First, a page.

I still haven't seen anything even resembling a solid account of what happened to the Taliban attackers. Were they really ever there? Personally, I need to see more evidence- it still seems quite possible that the Rangers who reported seeing enemy fighters might have been looking at their buddies. The one thing we know for certain is that explosions did happen. Apparently, it was impacting mortar rounds. When a round impacts right between two separate friendly elements with faulty communications who are operating in rugged terrain as darkness unfolds- it can result in something much worse than a direct hit- I believe that's what happened in this case. There may have been enemy fighters present- maybe not. I don't think it matters either way. The explosion went off and it set everything in motion. The enemy scored a dreadfully lucky shot. Whatever the case, Pat Tillman acted properly and heroically- of that I have no doubt. Others in his unit and chain of command made what turned out to be deadly mistakes. Having said that, I am 100% certain that "kill America's most well-known hero" was not on any Ranger's checklist that day.
The WaPo's major indictment was simple- the Army was deceitful at worst and incompetent at best in it's handling of the case- and now the Tillman's are justifiably eager for some heads to roll. I'm not a defense attorney- but I think there are some extenuating circumstances here that are worth mentioning. I'll try to lay it out as best I can- specifically by answering the question- just who are they talking about when they say "The Army" spun a tale around the ill-fated mission? Let's put some faces on this "villain" and see if it's really that simple.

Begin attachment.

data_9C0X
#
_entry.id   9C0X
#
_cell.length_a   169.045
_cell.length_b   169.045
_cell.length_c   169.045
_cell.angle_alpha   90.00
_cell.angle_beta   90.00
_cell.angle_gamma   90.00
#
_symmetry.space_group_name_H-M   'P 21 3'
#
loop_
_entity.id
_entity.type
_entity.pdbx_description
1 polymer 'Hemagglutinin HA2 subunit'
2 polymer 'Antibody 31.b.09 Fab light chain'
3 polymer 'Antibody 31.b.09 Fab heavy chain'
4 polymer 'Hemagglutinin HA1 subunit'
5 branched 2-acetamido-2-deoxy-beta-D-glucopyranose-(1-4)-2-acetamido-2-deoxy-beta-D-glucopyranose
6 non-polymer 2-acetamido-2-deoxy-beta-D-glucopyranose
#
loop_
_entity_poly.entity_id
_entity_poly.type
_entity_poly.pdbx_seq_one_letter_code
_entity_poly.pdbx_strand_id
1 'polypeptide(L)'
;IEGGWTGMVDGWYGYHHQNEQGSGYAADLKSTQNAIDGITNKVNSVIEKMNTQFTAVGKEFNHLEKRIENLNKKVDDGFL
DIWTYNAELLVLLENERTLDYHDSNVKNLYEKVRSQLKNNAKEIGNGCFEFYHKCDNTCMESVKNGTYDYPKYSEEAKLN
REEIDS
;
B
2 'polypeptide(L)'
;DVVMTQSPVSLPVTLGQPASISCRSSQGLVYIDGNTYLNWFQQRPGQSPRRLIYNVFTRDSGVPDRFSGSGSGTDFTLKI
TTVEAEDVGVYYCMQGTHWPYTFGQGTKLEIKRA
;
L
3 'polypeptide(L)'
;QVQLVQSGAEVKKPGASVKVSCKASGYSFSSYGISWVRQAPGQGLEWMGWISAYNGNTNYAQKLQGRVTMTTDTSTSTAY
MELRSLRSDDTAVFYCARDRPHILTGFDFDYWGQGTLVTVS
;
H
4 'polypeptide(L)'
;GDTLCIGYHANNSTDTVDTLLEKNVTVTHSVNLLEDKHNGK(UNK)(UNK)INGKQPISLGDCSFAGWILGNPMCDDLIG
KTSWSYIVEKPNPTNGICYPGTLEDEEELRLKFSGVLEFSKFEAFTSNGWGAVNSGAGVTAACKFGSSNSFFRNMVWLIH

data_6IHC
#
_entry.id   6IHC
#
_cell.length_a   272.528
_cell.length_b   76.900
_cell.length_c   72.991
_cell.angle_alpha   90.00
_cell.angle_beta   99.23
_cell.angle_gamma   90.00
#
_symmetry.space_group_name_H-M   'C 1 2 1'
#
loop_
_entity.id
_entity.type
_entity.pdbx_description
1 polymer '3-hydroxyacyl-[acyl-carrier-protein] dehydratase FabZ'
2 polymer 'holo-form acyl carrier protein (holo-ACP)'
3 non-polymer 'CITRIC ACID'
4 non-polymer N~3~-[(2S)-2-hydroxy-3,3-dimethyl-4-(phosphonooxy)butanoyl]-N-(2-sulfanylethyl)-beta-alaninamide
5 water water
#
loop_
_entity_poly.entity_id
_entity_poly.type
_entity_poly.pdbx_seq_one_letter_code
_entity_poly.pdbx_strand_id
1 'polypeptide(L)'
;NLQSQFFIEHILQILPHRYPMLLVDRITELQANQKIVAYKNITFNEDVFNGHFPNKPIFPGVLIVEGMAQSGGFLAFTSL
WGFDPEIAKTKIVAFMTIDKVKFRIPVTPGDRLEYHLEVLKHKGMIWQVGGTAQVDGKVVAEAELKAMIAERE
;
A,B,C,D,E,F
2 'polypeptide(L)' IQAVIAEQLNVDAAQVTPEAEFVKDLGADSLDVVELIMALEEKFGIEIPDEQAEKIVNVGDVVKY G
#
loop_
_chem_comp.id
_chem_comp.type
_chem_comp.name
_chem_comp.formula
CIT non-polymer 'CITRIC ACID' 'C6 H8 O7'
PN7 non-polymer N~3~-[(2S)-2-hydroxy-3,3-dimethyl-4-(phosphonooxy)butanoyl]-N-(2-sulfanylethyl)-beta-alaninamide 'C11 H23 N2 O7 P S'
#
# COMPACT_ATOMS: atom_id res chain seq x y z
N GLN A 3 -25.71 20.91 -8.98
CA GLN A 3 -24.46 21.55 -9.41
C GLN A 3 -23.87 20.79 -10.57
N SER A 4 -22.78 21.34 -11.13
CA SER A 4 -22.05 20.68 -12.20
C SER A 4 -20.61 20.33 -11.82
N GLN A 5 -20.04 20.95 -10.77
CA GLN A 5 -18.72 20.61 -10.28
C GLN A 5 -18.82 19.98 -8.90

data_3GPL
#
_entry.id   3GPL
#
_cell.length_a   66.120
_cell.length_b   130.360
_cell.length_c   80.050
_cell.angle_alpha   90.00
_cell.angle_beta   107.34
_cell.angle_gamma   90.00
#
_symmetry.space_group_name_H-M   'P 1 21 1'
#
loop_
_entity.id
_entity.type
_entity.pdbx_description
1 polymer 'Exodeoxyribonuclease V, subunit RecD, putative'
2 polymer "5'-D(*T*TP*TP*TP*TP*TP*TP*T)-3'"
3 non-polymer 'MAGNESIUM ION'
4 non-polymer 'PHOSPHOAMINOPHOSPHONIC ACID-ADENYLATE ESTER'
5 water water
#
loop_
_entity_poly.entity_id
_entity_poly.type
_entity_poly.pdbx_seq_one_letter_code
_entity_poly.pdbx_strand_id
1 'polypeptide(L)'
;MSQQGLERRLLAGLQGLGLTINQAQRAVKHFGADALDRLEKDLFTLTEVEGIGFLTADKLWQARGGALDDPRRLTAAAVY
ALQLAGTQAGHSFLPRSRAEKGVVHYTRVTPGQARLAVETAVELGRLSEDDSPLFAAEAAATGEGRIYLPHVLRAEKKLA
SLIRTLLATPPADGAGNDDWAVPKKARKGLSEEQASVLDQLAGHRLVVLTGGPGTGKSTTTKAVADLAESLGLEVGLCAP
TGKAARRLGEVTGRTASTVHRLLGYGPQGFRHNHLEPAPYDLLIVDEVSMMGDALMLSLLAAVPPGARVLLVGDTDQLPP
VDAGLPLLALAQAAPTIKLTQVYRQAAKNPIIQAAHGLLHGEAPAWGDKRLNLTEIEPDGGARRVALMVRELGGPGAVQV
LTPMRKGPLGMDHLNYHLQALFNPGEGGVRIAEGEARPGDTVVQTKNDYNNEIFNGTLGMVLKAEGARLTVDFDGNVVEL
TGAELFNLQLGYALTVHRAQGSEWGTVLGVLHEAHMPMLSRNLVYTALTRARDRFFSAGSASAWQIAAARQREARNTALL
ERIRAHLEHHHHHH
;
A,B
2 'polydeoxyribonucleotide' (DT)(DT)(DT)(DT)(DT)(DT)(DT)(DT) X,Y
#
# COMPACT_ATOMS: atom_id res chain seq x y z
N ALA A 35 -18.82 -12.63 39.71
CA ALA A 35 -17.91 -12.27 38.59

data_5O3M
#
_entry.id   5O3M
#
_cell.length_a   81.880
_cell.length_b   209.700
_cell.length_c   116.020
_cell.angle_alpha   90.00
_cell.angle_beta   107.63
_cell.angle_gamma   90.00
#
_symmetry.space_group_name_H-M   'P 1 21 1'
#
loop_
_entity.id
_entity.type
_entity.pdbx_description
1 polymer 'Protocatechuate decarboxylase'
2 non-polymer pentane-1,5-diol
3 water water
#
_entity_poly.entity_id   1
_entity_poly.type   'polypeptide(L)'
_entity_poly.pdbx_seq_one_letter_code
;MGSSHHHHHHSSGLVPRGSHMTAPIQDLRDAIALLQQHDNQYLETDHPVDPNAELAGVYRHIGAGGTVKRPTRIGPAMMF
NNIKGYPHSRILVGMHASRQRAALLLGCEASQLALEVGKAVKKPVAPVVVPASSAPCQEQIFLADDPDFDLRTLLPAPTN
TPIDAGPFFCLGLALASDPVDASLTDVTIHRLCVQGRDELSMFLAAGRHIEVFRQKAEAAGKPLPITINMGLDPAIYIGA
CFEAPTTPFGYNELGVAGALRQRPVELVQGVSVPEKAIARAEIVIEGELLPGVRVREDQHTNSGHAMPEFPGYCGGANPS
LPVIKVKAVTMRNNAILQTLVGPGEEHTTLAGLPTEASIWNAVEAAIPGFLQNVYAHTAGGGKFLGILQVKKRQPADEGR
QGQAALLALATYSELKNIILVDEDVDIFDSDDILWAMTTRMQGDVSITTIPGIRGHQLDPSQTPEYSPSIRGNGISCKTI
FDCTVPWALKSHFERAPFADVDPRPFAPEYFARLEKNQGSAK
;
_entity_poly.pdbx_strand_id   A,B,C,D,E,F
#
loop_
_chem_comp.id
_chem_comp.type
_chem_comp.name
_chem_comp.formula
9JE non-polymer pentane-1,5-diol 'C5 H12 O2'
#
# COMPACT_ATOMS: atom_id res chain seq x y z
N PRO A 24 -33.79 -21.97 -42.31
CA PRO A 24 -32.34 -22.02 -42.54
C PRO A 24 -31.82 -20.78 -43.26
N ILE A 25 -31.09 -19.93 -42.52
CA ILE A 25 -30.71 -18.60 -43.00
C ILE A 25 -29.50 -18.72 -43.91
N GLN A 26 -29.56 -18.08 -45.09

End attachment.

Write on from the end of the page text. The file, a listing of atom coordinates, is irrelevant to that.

First of all, nobody was trying to hurt Tillman's family or save anyone from due justice here. The Army officials were dealing with a vast array of internal struggles that occur whenever fratricide happens. Sorting through the facts often takes a long time- fog of war and strained emotions always generate several versions of the truth. As I mentioned- the disposition of the alleged enemy gunmen is yet to be resolved. Sometimes people will generate "false memories" (lies) in an effort to paint a more "tolerable" picture for the victim's family. The intentions are almost always kind-hearted and sincere- it's the results that often generate the unforeseen feelings of betrayal and disgust. Senator John McCain, ever the diplomat, came up with what might be the only words that could possibly describe it- "you may have at least a subconscious desire here to portray the situation in the best light, which may not have been totally justified."